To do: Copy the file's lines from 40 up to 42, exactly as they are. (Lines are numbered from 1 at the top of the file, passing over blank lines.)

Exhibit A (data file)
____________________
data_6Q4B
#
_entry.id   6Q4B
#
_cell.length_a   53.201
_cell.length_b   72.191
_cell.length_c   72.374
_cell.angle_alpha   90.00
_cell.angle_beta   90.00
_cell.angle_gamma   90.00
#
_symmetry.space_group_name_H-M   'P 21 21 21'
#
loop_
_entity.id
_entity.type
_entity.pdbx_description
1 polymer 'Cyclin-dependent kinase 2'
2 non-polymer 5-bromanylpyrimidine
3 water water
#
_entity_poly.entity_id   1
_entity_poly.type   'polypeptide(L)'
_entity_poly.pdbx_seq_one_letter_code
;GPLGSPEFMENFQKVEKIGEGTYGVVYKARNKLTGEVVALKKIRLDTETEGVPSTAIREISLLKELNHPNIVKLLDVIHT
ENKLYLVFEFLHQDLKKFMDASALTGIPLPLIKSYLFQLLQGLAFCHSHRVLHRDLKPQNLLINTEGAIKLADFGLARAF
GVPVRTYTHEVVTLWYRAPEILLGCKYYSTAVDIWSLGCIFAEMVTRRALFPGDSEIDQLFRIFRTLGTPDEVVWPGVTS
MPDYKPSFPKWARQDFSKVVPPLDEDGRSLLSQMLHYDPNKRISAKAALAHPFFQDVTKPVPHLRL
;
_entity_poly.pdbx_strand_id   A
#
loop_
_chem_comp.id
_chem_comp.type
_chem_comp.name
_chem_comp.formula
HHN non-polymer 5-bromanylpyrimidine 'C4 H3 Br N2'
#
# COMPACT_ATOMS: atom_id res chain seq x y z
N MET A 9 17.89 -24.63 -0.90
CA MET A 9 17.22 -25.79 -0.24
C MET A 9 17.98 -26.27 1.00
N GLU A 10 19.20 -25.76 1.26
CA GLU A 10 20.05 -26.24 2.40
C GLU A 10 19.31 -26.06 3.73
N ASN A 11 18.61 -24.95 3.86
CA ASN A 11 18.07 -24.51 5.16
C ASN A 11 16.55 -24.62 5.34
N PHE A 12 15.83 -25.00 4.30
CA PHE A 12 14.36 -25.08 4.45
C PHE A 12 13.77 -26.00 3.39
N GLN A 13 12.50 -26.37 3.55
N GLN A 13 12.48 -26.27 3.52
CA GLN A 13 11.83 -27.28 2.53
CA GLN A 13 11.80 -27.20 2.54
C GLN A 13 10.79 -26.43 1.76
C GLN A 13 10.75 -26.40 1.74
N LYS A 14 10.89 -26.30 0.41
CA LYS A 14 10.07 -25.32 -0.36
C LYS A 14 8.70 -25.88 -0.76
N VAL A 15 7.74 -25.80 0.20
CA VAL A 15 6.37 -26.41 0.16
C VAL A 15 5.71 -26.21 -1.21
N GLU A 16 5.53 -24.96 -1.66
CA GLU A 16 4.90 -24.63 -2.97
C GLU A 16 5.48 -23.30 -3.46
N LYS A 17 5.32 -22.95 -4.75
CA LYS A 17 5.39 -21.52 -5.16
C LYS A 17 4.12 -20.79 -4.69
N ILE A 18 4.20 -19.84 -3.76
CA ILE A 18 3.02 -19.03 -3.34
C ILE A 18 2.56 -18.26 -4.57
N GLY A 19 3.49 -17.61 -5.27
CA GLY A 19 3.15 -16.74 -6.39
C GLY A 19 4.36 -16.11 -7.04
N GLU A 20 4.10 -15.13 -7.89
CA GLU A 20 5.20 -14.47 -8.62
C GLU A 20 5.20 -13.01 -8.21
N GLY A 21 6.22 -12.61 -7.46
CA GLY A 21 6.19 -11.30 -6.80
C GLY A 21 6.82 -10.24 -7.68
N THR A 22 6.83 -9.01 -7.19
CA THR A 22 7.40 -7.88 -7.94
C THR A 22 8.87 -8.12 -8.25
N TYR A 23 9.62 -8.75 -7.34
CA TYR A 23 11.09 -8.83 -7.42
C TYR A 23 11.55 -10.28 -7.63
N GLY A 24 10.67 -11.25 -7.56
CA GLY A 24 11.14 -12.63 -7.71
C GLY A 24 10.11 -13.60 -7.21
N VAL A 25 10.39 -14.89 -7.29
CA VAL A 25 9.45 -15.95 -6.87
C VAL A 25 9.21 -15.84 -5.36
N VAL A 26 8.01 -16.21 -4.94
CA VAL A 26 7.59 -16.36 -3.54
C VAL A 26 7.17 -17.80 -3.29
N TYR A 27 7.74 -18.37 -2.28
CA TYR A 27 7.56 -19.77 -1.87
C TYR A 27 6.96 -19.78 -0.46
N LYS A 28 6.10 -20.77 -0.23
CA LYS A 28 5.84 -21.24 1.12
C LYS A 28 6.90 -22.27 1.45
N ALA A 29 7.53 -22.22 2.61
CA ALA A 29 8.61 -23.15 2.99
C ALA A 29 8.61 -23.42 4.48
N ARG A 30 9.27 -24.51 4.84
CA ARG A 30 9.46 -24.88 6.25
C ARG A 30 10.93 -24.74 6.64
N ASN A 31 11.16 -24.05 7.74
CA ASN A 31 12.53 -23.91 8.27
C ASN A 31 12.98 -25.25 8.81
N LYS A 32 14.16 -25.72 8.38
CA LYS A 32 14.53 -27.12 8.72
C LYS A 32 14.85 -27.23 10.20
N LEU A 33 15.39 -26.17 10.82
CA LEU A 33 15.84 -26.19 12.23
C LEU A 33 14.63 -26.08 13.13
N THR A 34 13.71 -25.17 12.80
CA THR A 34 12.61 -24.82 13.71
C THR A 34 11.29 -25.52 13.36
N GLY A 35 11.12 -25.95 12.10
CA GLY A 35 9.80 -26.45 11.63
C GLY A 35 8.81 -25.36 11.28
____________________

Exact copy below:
N MET A 9 17.89 -24.63 -0.90
CA MET A 9 17.22 -25.79 -0.24
C MET A 9 17.98 -26.27 1.00